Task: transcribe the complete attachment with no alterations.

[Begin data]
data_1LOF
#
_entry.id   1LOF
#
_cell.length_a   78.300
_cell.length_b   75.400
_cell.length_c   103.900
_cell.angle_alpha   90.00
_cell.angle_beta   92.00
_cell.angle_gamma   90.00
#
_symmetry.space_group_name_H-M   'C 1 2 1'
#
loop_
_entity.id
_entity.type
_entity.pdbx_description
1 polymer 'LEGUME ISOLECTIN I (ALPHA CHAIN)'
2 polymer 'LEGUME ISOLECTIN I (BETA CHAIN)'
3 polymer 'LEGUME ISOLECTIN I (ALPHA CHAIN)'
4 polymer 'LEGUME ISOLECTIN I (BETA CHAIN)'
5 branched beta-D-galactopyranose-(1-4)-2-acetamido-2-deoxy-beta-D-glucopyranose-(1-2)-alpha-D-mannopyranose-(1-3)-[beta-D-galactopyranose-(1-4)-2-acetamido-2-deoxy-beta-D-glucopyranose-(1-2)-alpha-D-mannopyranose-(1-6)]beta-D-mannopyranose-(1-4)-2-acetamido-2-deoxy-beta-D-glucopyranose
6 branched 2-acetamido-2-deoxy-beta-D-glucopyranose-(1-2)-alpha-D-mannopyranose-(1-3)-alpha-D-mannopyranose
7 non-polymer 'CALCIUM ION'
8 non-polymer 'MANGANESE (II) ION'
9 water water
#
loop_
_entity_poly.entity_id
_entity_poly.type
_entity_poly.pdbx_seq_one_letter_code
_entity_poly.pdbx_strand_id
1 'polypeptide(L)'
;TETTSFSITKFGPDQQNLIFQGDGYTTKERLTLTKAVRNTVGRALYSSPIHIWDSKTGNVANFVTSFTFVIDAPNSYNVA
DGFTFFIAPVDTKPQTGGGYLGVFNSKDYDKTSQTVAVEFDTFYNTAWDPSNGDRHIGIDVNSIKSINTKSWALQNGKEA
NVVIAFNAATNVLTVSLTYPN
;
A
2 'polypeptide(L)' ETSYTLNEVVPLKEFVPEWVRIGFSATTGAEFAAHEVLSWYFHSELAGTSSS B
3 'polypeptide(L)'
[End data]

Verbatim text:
data_1LOF
#
_entry.id   1LOF
#
_cell.length_a   78.300
_cell.length_b   75.400
_cell.length_c   103.900
_cell.angle_alpha   90.00
_cell.angle_beta   92.00
_cell.angle_gamma   90.00
#
_symmetry.space_group_name_H-M   'C 1 2 1'
#
loop_
_entity.id
_entity.type
_entity.pdbx_description
1 polymer 'LEGUME ISOLECTIN I (ALPHA CHAIN)'
2 polymer 'LEGUME ISOLECTIN I (BETA CHAIN)'
3 polymer 'LEGUME ISOLECTIN I (ALPHA CHAIN)'
4 polymer 'LEGUME ISOLECTIN I (BETA CHAIN)'
5 branched beta-D-galactopyranose-(1-4)-2-acetamido-2-deoxy-beta-D-glucopyranose-(1-2)-alpha-D-mannopyranose-(1-3)-[beta-D-galactopyranose-(1-4)-2-acetamido-2-deoxy-beta-D-glucopyranose-(1-2)-alpha-D-mannopyranose-(1-6)]beta-D-mannopyranose-(1-4)-2-acetamido-2-deoxy-beta-D-glucopyranose
6 branched 2-acetamido-2-deoxy-beta-D-glucopyranose-(1-2)-alpha-D-mannopyranose-(1-3)-alpha-D-mannopyranose
7 non-polymer 'CALCIUM ION'
8 non-polymer 'MANGANESE (II) ION'
9 water water
#
loop_
_entity_poly.entity_id
_entity_poly.type
_entity_poly.pdbx_seq_one_letter_code
_entity_poly.pdbx_strand_id
1 'polypeptide(L)'
;TETTSFSITKFGPDQQNLIFQGDGYTTKERLTLTKAVRNTVGRALYSSPIHIWDSKTGNVANFVTSFTFVIDAPNSYNVA
DGFTFFIAPVDTKPQTGGGYLGVFNSKDYDKTSQTVAVEFDTFYNTAWDPSNGDRHIGIDVNSIKSINTKSWALQNGKEA
NVVIAFNAATNVLTVSLTYPN
;
A
2 'polypeptide(L)' ETSYTLNEVVPLKEFVPEWVRIGFSATTGAEFAAHEVLSWYFHSELAGTSSS B
3 'polypeptide(L)'